The Clarets were able to banish the ghost of seasons-past and earn their first victory against Arsenal in the premier league era, on a night which seems to signify a serious low point for the North London men.
The stats did not make pretty reading for Burnley fans going into the game, with the Clarets only picking up two points in all their matches against Arsenal since the formation of the premier league. This reading was made grimmer by the fantastical form their star man Pierre-Emerick Aubameyang seemed to garner against us, scoring seven in the past five games against Burnley.
Sean Dyche named an unchanged side to the one that drew with Everton the week before, with the goal scorer, Robbie Brady, maintaining his place in the starting line-up. Meanwhile, Mikel Arteta only named one change from his side that lost in the North London derby in their last premier league match, as Thomas Partey was withdrawn with injury and replaced with Mohamed Elneny.
As I nervously waited for the game to start today, I found myself in the rare circumstance where my head was more optimistic than my heart. Objectively the game would be close, but with Burnley becoming more and more like themselves as the season progresses, whilst Arsenal seemingly drowning under the weight of their own expectations, perpetuating their abysmal start, an upset looked on the cards.
However, memories of Laurent Koscielny throwing the ball into the Cricket Field end goal, or the last minute penalties, that can be described as dubious at best, still haunt me, and the fear that the Gunners would ‘rag’ it again lingered as kick off neared.
The first half was a rather drab affair in all honesty, with neither side having much in the way of attacking product. Arsenal had a lot of possession and were able to put in a lot of crosses, but the sum total of their efforts was a Alexandre Lacazette shot, which forced a snap save out of the Burnley keeper, with many thinking the striker should not have given the keeper a chance.
The best chance of the half fell to the visitors on the 13th minute. Robbie Brady found a good chunk of space on the right hand side, and was able to dig out a really decent cross towards Chris Wood. His marker, the Brazilian defender Gabriel, idiotically decided to push up and leave his man, giving the Kiwi a free header, and a glorious chance to take an early lead.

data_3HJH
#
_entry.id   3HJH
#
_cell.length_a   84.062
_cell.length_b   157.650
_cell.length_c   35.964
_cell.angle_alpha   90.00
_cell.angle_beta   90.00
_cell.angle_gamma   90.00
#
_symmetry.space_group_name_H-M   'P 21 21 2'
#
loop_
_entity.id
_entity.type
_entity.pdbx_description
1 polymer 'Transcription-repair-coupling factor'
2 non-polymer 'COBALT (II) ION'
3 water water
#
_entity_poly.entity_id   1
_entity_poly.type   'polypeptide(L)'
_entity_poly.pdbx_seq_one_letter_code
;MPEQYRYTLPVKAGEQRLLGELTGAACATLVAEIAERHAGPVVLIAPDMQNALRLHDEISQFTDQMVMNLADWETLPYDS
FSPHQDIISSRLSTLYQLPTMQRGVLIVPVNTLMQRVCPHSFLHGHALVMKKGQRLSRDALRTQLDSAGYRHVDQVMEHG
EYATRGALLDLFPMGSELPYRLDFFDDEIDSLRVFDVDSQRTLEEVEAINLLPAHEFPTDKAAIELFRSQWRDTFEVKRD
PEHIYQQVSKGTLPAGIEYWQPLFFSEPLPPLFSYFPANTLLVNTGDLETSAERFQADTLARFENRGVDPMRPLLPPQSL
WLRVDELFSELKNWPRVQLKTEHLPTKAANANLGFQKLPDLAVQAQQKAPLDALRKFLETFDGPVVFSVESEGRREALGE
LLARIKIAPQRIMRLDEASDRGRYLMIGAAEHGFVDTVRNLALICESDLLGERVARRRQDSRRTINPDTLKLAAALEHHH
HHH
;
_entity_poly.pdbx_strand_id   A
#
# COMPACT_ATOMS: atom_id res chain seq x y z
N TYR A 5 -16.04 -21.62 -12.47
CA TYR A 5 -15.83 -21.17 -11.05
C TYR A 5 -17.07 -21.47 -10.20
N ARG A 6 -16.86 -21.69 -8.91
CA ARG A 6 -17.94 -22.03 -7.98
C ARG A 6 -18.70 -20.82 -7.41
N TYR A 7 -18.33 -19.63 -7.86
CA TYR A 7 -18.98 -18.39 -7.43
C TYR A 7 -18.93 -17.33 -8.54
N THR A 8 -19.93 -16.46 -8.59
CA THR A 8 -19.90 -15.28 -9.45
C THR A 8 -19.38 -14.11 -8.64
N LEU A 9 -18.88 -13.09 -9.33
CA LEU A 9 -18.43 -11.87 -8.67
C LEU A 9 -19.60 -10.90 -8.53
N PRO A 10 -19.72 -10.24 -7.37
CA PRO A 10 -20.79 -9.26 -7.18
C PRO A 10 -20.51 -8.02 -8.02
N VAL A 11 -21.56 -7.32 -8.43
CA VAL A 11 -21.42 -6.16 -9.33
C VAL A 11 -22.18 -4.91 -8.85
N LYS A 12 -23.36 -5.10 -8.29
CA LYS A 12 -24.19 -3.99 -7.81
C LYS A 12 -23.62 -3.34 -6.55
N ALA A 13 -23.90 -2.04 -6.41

But the header was mistimed, skidding off his shoulder and wide of the target, letting the home side off the hook.
As much as I would love to wax lyrical about this historic Burnley performance, I cannot help but feel we didn’t reach the levels we know we can. Defensivley solid? Yes. Industrial and hard-working? Without question. But for the first half in particular, the attacking play was completely aimless with no control of the possession, which just seemed to invite pressure back onto the defense.
Thankfully the defensive side to our game was as excellent as ever. The back five were able to deal with crosses, shots and balls over the top comfortably and the midfield engine of Ashley Westwood and Josh Brownhill pressed the life out of any attack Arsenal tried to force, with a selection of brave blocks to prevent any long shots troubling Nick Pope.
Half time: Arsenal 0-0 Burnley
The second half started with a flurry of Arsenal attacks as they put the pressure of the visitors. Shots from Aubameyang, Tierney and Saka could only find the gloves of Nick Pope as he fought for his fourth clean sheet of the season. However, Arsenal’s attack had become a lot more direct and pacey as they looked to find the first goal.
This was all before a moment of pure madness that turned the game on its head. Granit Xhaka cynically took down a counter-attacking Dwight McNeil. The foul led to a confrontation between a few players, with others rushing in to break up any sources of ignition.